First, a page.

Monthly Archives: October 2011

Göbekli Tepe

Gobekli Tepe

Göbekli Tepe

By Natalie Hunter*

In the foothills of the Taurus Mountains in southeastern Turkey lies the ancient mound of Göbekli Tepe. This is the site of a Neolithic temple complex of megalithic architecture that is at least 10,000 years old. Since excavations began in 1994, the discoveries made here have fascinated the world and turned conventional theories of human prehistory and the development of civilization on its head.

The mound contains as many as 20 separate circular compounds comprised of a series of upright T-shaped stone pillars placed in ring patterns, with the spaces between closed in by stone slabs and cobbled walls of rough-cut stone. Two T-shaped pillars of enormous size stand in the central area of four of the compounds so far excavated. Many of the pillars, both the centrally located ones and those of the compound perimeter, are carved with images of various animals and petroglyphs.

Perhaps the most intriguing aspect of Göbekli Tepe is that the entire complex was intentionally backfilled and buried about 8,000 years ago. A happy fact in that the site was thus preserved, but also a tantalizing mystery because so far we have no clue as to why a complex that had been in continuous use for more than 4,000 years was suddenly buried and subsequently forgotten.

There is little debate that the complex served a ritual function of some kind. This implies that some cultural force compelled the people of the area to invest a lot of energy to construct these monuments. That cultural force clearly had to have been religious in nature, but with a level of sophistication and organizational acumen that far exceeded what had long been assumed about pre-agricultural human societies.

This failed assumption lies at the nexus of scholarly debate over Göbekli Tepe. Before Göbekli Tepe, scholars from traditional and online schools alike believed the development of agriculture had provided the impetus for humans to adopt a sedentary cultural pattern. Thus providing a reliable food source that allowed communities to grow, and freed up labor and time for the pursuit of activities beyond basic subsistence. It was only then (the previous assumptions held), after urbanization was well under way, that priestly hierarchies could develop with the level of sophistication and power to construct ritual edifices as imposing as Gobekli Tepe.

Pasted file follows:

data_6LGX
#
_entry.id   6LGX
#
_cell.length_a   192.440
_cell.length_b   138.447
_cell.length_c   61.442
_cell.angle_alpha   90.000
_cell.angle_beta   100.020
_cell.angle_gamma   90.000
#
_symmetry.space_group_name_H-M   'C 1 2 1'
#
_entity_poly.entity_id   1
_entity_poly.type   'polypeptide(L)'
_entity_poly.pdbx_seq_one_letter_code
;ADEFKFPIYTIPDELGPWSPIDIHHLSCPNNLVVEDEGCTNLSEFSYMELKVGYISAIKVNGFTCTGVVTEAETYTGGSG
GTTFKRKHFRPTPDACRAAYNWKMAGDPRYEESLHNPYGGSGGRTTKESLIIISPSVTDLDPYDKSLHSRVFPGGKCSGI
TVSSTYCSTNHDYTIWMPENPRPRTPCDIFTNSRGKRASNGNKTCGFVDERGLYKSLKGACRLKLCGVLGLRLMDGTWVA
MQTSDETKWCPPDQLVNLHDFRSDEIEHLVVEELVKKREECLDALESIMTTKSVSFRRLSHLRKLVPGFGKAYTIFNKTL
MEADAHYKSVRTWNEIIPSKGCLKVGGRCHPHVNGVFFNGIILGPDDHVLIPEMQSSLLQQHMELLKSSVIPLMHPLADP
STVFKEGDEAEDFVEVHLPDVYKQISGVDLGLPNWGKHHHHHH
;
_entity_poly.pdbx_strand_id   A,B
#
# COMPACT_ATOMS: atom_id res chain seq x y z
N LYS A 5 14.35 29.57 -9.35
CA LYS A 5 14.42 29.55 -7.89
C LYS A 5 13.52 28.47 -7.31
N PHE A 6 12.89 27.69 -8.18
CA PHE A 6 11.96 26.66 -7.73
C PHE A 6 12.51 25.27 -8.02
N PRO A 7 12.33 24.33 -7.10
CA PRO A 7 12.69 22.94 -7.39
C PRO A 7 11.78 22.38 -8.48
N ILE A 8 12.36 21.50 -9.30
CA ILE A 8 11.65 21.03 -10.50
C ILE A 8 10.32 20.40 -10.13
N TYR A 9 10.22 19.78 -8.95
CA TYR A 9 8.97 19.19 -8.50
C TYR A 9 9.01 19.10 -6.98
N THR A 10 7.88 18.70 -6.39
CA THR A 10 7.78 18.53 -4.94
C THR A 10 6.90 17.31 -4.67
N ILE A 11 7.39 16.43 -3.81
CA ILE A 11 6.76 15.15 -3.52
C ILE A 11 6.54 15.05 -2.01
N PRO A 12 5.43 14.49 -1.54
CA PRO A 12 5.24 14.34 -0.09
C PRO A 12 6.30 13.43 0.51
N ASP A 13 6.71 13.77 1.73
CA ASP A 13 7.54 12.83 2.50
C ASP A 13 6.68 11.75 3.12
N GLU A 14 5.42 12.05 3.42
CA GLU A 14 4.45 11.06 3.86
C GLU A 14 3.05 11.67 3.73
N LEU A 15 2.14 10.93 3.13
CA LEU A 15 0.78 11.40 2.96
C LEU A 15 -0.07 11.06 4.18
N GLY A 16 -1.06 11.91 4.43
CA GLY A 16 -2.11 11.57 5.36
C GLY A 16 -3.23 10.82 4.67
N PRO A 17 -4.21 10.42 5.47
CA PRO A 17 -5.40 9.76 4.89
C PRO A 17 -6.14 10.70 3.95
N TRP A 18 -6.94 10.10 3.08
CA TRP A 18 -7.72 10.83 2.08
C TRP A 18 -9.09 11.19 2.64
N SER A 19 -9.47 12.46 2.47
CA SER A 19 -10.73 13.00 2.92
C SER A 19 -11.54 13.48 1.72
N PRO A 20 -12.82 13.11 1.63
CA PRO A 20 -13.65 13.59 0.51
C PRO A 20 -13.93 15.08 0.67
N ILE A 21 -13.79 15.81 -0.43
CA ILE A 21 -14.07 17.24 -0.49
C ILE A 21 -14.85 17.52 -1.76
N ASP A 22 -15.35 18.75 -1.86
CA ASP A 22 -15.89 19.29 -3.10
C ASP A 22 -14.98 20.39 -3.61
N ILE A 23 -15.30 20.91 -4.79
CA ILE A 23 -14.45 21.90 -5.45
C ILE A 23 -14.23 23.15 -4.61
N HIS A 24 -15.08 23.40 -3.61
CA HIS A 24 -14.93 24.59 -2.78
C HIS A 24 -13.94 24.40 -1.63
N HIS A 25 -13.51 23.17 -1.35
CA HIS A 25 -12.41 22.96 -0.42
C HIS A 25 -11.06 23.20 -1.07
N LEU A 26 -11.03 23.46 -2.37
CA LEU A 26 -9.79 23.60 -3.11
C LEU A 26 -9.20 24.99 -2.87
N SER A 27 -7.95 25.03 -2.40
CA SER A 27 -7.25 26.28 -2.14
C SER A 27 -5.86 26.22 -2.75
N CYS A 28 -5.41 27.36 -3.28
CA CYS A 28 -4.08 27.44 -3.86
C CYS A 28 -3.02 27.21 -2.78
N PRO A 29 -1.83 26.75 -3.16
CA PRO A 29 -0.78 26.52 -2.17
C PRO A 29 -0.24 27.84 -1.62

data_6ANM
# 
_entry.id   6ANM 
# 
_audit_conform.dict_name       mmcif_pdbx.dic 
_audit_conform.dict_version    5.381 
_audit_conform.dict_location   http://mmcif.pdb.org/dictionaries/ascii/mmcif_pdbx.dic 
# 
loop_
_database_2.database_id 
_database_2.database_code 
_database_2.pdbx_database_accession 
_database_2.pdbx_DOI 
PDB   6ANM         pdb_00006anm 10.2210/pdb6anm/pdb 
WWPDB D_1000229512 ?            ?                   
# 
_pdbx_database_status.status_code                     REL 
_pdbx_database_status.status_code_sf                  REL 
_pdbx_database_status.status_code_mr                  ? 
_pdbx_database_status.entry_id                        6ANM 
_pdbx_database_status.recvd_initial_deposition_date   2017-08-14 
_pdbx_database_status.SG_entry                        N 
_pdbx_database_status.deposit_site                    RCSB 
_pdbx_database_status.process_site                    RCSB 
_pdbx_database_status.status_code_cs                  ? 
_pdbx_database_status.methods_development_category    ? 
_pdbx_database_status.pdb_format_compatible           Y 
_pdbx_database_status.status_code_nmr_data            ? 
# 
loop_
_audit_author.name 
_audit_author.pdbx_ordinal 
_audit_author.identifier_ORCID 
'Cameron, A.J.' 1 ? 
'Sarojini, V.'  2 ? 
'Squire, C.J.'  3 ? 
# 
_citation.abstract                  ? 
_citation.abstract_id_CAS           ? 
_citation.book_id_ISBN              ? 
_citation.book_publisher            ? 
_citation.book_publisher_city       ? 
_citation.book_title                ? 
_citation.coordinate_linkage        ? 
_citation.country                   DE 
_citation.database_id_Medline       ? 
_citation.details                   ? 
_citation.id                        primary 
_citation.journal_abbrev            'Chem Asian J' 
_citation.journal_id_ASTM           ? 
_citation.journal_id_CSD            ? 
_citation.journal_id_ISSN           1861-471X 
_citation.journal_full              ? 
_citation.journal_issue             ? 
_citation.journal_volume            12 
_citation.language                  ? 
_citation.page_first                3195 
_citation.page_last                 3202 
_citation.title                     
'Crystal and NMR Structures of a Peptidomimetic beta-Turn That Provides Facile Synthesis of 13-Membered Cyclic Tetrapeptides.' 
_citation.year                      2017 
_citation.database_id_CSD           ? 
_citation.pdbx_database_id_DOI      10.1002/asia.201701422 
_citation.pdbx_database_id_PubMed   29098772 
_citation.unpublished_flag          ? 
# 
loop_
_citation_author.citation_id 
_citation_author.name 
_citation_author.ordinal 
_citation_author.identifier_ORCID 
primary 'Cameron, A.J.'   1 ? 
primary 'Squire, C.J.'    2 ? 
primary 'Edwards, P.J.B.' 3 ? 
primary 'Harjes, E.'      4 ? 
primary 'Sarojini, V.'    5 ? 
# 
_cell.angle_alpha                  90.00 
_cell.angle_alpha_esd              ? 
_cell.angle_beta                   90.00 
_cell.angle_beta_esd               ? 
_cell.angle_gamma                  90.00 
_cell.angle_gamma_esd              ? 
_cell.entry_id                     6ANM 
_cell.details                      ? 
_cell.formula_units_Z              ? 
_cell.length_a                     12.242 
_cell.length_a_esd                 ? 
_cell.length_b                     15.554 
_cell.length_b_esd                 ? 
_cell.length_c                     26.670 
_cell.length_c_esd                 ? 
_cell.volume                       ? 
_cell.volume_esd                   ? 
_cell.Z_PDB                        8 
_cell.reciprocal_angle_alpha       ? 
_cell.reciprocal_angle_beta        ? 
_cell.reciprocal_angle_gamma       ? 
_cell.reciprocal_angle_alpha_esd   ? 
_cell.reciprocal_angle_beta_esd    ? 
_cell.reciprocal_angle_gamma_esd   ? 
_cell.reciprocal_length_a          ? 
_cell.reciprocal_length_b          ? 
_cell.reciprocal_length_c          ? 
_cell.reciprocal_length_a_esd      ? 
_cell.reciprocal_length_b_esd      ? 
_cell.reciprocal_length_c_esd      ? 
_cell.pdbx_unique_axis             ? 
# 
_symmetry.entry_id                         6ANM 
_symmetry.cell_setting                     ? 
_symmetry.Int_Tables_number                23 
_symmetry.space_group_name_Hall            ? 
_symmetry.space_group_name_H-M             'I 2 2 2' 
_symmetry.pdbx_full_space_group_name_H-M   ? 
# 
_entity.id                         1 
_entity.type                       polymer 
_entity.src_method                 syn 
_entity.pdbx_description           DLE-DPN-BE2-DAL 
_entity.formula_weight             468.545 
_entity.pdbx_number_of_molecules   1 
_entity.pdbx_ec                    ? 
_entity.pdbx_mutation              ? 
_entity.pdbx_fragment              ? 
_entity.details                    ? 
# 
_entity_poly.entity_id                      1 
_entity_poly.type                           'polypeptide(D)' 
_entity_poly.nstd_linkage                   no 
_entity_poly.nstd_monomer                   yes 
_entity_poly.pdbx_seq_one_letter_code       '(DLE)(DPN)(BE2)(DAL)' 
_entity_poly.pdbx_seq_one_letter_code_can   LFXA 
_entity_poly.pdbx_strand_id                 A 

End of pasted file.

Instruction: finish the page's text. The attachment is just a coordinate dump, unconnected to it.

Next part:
The old assumption was that
first came the city, then came the temple. It was believed that nomadic hunter-gatherers had to spend most of their time and energy on subsistence, and could not possibly have had the time, leisure or organizational skill to create a sophisticated architectural achievement as that of Göbekli. This also defies the old assumption that held that no pre-agricultural, pre-urban society could muster the organizational skills or manpower necessary to build such large structures.

It was further assumed that the complex theological ideas that must have underpinned the rituals and art motifs of Göbekli could not have been possible at the pre-agricultural stage of human development. But, as the lead archeologist at Göbekli Tepe, Klaus Schmidt of the German Archeological Institute, put it: “Fist came the temple, then the city.”

So far, no evidence has been found of habitation on the site, such as cooking hearths or living areas. Nor has any evidence been found of domesticated plants or animals, which indicates that Göbekli was a pre-agricultural center throughout its existence. Intriguingly enough, the time when the complex was deliberately buried is roughly contemporaneous with the earliest developments of agriculture. As such, it remains a snapshot of a temple that stood 4,000 years before the first urban centers grew up down the rivers.

Some scholars contend that Göbekli itself may have provided the impetus that pushed mankind toward agriculture and the domestication of animals. Meanwhile, others have speculated that Göbekli Tepe represents the actual Garden of Eden and was the home to the Watchers and Nephalim of the “Book of Enoch.” Still others have found fodder to add to the many theories of ancient extraterrestrials.

This sensational discovery is perhaps one of the most important archeological finds of all time. Accordingly, the debate and speculations surrounding this mysterious place will likely be ongoing for years to come. Whatever the truth may be, what is certain is that there are more discoveries to be made at Göbekli Tepe since so far only about 5 percent of the area of the site has been excavated.

*About the author: Natalie Hunter grew up wanting to be a teacher, and is addicted to learning and research. As a result she is grateful for the invention of the internet because it allows her to spend some time outside, rather than just pouring through books in a library. She is fascinated by the different methodologies for education at large today, and particularly by the advent of online education. She also loves to travel and learn via interaction with other people and cultures.

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